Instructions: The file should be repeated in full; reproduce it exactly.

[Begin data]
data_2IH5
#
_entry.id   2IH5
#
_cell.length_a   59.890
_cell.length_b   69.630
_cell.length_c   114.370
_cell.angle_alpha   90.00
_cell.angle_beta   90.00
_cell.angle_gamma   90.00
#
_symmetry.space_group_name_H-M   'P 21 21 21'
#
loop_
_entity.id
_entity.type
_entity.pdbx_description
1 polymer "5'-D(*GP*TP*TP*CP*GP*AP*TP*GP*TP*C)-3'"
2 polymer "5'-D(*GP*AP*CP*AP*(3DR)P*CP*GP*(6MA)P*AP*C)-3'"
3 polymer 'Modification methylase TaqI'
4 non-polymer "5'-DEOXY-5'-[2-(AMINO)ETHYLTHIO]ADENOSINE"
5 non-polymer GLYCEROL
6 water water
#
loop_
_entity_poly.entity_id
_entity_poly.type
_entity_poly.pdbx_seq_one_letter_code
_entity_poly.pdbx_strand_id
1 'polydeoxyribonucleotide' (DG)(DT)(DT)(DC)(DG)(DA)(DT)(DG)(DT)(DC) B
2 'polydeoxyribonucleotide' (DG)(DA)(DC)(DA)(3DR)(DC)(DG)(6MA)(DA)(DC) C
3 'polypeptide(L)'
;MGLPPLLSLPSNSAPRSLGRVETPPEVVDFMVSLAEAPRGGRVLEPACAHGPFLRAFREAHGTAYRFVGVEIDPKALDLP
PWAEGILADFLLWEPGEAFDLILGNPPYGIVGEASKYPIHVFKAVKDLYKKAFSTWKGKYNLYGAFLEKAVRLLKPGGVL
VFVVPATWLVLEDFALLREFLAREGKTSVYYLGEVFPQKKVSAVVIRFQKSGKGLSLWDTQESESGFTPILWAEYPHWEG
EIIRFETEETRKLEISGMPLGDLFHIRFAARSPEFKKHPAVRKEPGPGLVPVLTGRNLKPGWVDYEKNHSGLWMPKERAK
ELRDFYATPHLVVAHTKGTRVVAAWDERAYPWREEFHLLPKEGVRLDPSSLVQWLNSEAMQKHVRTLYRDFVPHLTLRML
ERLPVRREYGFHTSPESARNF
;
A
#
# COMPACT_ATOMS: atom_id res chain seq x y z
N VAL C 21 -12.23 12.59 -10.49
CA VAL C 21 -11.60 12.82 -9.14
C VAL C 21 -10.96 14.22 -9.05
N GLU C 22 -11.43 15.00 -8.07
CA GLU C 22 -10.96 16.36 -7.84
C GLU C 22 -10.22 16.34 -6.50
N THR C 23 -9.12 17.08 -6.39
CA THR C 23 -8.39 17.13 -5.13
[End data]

data_2IH5
#
_entry.id   2IH5
#
_cell.length_a   59.890
_cell.length_b   69.630
_cell.length_c   114.370
_cell.angle_alpha   90.00
_cell.angle_beta   90.00
_cell.angle_gamma   90.00
#
_symmetry.space_group_name_H-M   'P 21 21 21'
#
loop_
_entity.id
_entity.type
_entity.pdbx_description
1 polymer "5'-D(*GP*TP*TP*CP*GP*AP*TP*GP*TP*C)-3'"
2 polymer "5'-D(*GP*AP*CP*AP*(3DR)P*CP*GP*(6MA)P*AP*C)-3'"
3 polymer 'Modification methylase TaqI'
4 non-polymer "5'-DEOXY-5'-[2-(AMINO)ETHYLTHIO]ADENOSINE"
5 non-polymer GLYCEROL
6 water water
#
loop_
_entity_poly.entity_id
_entity_poly.type
_entity_poly.pdbx_seq_one_letter_code
_entity_poly.pdbx_strand_id
1 'polydeoxyribonucleotide' (DG)(DT)(DT)(DC)(DG)(DA)(DT)(DG)(DT)(DC) B
2 'polydeoxyribonucleotide' (DG)(DA)(DC)(DA)(3DR)(DC)(DG)(6MA)(DA)(DC) C
3 'polypeptide(L)'
;MGLPPLLSLPSNSAPRSLGRVETPPEVVDFMVSLAEAPRGGRVLEPACAHGPFLRAFREAHGTAYRFVGVEIDPKALDLP
PWAEGILADFLLWEPGEAFDLILGNPPYGIVGEASKYPIHVFKAVKDLYKKAFSTWKGKYNLYGAFLEKAVRLLKPGGVL
VFVVPATWLVLEDFALLREFLAREGKTSVYYLGEVFPQKKVSAVVIRFQKSGKGLSLWDTQESESGFTPILWAEYPHWEG
EIIRFETEETRKLEISGMPLGDLFHIRFAARSPEFKKHPAVRKEPGPGLVPVLTGRNLKPGWVDYEKNHSGLWMPKERAK
ELRDFYATPHLVVAHTKGTRVVAAWDERAYPWREEFHLLPKEGVRLDPSSLVQWLNSEAMQKHVRTLYRDFVPHLTLRML
ERLPVRREYGFHTSPESARNF
;
A
#
# COMPACT_ATOMS: atom_id res chain seq x y z
N VAL C 21 -12.23 12.59 -10.49
CA VAL C 21 -11.60 12.82 -9.14
C VAL C 21 -10.96 14.22 -9.05
N GLU C 22 -11.43 15.00 -8.07
CA GLU C 22 -10.96 16.36 -7.84
C GLU C 22 -10.22 16.34 -6.50
N THR C 23 -9.12 17.08 -6.39
CA THR C 23 -8.39 17.13 -5.13